No holiday for Gaza’s labor sector
“Closed because of the siege,” a sign reads on the front door of the Al-Yazji factory on the main Salah al-Din road in Gaza City. Al-Yazji, the largest producer of soft drinks in the Gaza Strip, and numerous other manufacturers were forced to shut down due to the Israeli closure of the Gaza Strip since June 2007.
In Gaza City, owners of 3,800 local factories recently established a symbolic cemetery for their devastated businesses. The graves do not contain dead bodies, but rather the remains of factories, canneries, workshops and other businesses.
More than 33,000 of Gaza’s laborers have been laid off recently as industries are now working at around 20 percent of their normal capacity.
“The garment industry, for example, used to employ more than 16,000 laborers, yet as long as the Israeli blockade goes on, the Palestinian garment sector won’t be able to convince any Israeli companies to weave clothes, thus the situation will remain worse for such a significant sub-sector”, stated Amr Hammad, the executive director of the Federation of Gaza’s Industries.
Hamad added that local industries used to import 95 percent of raw materials from Israel and abroad, and 80 percent of the equipment used in the factories was bought from Israel.
“As long as this situation persists, Gaza’s industries won’t be able to operate even at 20 percent of their capacities. However, we made many appeals to concerned bodies like the European Union to pressure Israel for lifting the siege, but it seems that the Israelis do not listen to anyone but themselves,” explained Hammad.
In the central Gaza Strip refugee camp of al-Bureij, the seven-member family of Nasser al-Btaran lives under extremely poor economic conditions. Like thousands of other families, the al-Btaran family used to rely on salaries provided by the garment sector.
“I am now staying idle, spending much of my time out of the house. You know why? Simply because I can not afford to meet my family’s basic needs. I prefer to stay away rather than being depressed every single moment,” he explained.
Al-Btaran has two sons and three daughters, and also suffers from cardiac complications after a stroke he suffered two years ago. Sighing, he added, “A few days ago, my daughter asked me for 10 shekels ($3 US), to take part in a school trip, but I couldn’t, I couldn’t.”
Voicing his frustration, al-Btaran appealed “to the Palestinian [Fatah] Presidency in Ramallah and the Palestinian [Hamas] Government in Gaza to pay attention to the laborers at a time when those employed by the presidency and those employed by the government get their monthly salaries, while laborers are abandoned. Can you imagine? One hundred dollars, that either the presidency or the government gives us once a year, would be enough to meet our needs, can you imagine?”
Since the Israeli government enforced the crippling closure of Gaza, the majority of Gaza’s 1.5 million residents have become unable to afford basic commodities. The World Food Program estimates that 80 percent of Gaza’s population is now dependent on food aid.
In the local market of the Nuseirat refugee camp in the central Gaza Strip, Mohammad Ibrahim Mohareb, a fish seller complains of the people’s inability to buy fish in Gaza, a region that has always had a rich fishing industry.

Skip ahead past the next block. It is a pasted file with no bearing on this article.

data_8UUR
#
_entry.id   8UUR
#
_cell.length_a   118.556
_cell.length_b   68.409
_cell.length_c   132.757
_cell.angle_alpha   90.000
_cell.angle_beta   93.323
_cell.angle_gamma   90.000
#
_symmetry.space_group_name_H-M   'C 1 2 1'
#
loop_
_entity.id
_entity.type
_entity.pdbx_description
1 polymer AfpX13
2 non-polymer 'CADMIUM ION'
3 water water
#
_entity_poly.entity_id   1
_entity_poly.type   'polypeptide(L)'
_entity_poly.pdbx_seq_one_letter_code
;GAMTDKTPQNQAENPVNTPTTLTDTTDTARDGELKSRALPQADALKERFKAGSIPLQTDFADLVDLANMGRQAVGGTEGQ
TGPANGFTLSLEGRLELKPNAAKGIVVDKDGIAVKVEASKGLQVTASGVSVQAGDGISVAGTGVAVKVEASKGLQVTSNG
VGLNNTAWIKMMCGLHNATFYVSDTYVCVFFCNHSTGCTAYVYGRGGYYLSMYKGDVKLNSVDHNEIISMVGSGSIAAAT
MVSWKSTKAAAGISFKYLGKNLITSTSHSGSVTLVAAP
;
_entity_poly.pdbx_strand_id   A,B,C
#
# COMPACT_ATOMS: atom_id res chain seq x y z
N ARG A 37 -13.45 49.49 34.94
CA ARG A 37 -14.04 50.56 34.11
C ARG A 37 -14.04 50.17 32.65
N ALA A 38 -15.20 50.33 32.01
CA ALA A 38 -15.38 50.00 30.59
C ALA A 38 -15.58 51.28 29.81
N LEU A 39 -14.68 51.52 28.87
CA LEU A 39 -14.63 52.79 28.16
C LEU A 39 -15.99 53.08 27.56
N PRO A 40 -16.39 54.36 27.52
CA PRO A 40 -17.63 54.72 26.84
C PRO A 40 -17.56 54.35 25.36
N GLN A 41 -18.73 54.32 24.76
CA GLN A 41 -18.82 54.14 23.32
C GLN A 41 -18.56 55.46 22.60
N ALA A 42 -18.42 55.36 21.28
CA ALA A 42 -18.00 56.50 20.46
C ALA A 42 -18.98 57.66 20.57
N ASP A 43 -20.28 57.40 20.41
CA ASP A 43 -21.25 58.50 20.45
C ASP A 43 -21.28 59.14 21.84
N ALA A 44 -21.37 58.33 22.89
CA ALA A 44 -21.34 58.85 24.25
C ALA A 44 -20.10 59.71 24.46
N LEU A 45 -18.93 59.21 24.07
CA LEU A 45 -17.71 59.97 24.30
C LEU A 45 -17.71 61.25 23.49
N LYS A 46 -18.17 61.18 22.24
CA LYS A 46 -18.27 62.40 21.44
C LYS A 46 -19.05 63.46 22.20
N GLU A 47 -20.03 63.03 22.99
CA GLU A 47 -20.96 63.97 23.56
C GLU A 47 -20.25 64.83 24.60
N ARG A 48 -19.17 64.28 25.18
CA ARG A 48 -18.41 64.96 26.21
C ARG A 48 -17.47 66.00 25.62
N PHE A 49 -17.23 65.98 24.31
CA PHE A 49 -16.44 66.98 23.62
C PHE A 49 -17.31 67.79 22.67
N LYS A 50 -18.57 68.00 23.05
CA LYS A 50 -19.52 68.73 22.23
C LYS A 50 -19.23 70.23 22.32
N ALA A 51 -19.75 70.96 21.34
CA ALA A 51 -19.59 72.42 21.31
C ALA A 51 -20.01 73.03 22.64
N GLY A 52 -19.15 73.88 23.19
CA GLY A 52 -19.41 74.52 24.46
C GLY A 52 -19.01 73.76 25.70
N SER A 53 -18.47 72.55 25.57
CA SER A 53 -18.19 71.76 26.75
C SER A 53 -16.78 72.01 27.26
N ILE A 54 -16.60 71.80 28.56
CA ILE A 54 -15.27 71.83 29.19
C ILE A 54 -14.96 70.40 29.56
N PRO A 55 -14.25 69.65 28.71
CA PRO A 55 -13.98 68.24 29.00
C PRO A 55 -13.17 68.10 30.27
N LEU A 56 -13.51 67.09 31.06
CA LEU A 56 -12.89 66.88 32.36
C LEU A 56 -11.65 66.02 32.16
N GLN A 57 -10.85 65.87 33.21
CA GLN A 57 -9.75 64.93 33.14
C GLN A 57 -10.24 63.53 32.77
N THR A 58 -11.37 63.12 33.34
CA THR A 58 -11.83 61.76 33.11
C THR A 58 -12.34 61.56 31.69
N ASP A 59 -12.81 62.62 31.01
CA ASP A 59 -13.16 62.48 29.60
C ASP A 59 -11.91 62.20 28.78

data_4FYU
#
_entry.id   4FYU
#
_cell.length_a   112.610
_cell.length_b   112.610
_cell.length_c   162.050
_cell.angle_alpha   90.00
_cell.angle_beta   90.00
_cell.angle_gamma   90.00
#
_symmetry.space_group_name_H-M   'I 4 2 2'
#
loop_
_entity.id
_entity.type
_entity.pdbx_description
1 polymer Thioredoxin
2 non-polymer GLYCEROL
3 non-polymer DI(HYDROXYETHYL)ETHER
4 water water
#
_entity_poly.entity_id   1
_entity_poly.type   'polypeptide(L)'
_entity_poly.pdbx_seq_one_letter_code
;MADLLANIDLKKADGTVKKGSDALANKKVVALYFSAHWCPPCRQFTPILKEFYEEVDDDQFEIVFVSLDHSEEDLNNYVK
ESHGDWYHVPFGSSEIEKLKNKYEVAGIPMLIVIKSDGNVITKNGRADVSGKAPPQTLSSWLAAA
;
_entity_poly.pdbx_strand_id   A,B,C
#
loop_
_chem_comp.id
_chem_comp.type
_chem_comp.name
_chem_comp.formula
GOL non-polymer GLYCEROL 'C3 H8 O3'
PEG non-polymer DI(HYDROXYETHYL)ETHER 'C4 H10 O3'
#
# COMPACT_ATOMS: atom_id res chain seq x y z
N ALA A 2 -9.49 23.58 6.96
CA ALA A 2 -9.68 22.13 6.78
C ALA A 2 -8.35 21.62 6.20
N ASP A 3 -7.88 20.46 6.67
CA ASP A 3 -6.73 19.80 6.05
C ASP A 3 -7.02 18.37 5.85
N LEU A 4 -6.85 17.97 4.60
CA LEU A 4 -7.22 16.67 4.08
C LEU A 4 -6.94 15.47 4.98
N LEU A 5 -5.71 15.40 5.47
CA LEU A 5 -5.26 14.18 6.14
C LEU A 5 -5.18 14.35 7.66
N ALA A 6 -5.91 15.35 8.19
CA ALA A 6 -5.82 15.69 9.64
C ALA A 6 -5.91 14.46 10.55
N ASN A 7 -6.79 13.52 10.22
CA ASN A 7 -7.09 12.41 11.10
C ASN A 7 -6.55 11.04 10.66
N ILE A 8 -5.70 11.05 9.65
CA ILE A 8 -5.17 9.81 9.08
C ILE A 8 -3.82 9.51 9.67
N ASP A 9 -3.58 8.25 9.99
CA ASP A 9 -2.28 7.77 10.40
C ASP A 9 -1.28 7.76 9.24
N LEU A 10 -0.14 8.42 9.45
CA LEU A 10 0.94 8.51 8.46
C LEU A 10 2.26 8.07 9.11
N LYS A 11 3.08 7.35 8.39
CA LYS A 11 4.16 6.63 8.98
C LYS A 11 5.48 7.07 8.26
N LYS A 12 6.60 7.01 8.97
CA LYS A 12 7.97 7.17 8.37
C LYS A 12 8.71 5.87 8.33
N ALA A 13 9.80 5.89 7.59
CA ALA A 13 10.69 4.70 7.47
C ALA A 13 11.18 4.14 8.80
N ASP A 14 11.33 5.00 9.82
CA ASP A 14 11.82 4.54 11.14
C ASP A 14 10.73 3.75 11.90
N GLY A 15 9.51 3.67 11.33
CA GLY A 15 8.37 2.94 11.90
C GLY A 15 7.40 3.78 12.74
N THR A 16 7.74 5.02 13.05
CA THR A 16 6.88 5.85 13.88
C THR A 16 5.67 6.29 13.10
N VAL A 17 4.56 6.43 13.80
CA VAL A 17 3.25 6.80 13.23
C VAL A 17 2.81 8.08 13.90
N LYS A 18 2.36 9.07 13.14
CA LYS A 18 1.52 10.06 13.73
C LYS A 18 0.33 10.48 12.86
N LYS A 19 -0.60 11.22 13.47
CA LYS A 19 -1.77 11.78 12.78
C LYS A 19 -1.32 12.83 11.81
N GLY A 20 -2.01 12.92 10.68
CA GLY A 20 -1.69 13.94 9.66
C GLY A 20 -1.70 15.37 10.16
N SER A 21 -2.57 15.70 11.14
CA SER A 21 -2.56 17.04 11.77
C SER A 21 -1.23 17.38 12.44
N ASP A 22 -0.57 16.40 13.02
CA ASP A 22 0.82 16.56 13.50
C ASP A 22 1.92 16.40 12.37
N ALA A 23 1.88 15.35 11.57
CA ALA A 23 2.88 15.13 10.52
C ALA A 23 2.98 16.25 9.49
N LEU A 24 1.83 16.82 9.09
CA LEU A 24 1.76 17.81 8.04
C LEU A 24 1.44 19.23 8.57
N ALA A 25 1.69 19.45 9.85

“The situation is so miserable. In the past we used to sell about 100 boxes of fish a day, but now we hardly sell less then 20. As you see, we are showing our goods while very few people come and buy. We now lose much more than we gain!” exclaimed Mohareb.
Israel’s closure of Gaza’s border crossings as well as the Hamas’s takeover of the coastal territory, have also impacted the public sector in Gaza. Following Hamas’ seizure of Gaza from forces loyal to President Mahmoud Abbas’ Fatah faction, Abbas boycotted the Hamas government. This action left at least 40,000 government employees without any income, according to the Hamas-run Chamber of Employees, as those who did not follow the order had their monthly Palestinian Authority-paid salaries withheld. The Gaza-based Al Mezan Center for Human Rights considers the move as illegal and demands an investigation into this situation.
Mohammad al-Saftawi, 28, whose salary has been withheld for the past five months, complained of the move, arguing that he has nothing to do with any political affiliation and that he only belongs to the Palestinian Authority’s ministry of justice, where he works. “I’m a father of two children and my salary is my children’s sole source of livelihood. Actually, I have been suffering a lot because of this, especially since everyone knows I have no political affiliation,” stated al-Saftawi.
In addition, Israel has recently tightened its siege by further restricting the entry of essential supplies such as fuel and food items into Gaza. Hamas says the Strip is on the verge of exploding while at the same time maintaining that it is determined to break up the siege.
Israel, the United States and the European Union boycotted Hamas after its surprise victory in the January 2006’s parliamentary elections, demanding that it recognize Israel and adhere to previously-signed peace agreements. However, Hamas has refused to participate in peace talks as long as Israel maintains its blockade and continues to take military actions against Palestinian civilians.
Meanwhile, as the siege continues, Gaza’s civilian population remains trapped behind border-walls and the sea, with access to few of life’s basic necessities.
Rami Almeghari is currently contributor to several media outlets including the Palestine Chronicle, IMEMC, The Electronic Intifada and Free Speech Radio News. Rami is also a former senior English translator at and editor in chief of the international press center of the Gaza-based Palestinian Information Service. He can be contacted at rami_almeghari at hotmail.com.